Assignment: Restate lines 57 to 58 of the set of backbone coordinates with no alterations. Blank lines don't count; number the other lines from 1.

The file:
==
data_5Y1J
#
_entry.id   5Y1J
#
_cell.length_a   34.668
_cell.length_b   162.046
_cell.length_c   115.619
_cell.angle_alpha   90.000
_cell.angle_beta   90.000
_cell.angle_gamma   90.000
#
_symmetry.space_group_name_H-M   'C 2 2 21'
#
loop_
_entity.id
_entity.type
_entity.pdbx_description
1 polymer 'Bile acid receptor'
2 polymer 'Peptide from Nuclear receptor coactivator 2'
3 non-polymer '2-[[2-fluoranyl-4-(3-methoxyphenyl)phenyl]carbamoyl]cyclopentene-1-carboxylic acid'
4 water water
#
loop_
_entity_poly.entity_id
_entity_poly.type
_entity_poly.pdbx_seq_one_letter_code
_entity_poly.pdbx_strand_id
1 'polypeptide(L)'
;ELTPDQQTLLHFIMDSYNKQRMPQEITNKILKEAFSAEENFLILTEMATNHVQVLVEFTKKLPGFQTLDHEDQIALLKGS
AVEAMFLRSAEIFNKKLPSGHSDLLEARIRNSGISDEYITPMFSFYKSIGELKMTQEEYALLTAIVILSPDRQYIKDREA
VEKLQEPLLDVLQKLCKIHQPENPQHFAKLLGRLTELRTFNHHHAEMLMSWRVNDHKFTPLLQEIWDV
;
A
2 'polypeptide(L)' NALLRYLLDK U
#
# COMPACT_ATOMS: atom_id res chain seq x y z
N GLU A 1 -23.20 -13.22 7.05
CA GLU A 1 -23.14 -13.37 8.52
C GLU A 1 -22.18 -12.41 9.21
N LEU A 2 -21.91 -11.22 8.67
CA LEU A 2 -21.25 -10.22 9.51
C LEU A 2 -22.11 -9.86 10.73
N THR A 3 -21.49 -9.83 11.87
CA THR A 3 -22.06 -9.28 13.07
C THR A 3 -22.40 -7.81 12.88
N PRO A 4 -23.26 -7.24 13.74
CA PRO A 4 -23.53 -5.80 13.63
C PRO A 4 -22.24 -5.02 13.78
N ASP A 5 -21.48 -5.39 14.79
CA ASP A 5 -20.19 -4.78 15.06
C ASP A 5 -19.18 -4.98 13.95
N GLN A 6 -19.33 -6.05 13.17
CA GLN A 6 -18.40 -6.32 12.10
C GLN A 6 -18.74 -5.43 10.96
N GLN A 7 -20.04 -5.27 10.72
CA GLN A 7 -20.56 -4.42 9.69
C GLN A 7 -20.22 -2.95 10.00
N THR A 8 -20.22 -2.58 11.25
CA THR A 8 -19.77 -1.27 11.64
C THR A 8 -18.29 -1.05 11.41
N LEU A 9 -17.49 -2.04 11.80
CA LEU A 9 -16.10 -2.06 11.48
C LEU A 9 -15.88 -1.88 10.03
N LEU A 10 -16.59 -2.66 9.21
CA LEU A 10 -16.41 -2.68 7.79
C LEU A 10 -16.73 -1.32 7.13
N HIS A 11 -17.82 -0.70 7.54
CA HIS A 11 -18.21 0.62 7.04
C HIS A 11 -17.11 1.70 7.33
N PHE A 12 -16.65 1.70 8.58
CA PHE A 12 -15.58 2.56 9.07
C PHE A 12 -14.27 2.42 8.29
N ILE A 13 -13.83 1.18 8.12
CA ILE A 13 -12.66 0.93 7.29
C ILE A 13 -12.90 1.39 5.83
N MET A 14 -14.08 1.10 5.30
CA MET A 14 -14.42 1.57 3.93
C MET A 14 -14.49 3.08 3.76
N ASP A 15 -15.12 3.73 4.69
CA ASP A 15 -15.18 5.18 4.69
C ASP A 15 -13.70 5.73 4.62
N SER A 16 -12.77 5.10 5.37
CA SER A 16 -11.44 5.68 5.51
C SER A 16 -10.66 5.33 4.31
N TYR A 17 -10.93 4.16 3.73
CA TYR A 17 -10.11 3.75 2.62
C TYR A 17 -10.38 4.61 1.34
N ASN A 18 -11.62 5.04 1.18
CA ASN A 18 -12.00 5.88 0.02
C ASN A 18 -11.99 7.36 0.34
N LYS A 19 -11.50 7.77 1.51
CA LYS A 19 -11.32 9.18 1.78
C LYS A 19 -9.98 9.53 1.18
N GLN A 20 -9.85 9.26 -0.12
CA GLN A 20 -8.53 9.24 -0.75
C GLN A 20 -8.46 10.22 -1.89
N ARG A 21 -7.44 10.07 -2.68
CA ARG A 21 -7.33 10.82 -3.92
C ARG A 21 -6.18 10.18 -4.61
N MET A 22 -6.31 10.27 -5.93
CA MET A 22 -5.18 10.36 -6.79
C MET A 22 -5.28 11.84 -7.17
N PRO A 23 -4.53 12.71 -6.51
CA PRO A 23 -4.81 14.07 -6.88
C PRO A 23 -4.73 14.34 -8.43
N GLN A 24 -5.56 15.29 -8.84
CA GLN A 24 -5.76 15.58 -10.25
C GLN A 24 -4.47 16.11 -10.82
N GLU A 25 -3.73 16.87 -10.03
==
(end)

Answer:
C GLN A 7 -20.22 -2.95 10.00
N THR A 8 -20.22 -2.58 11.25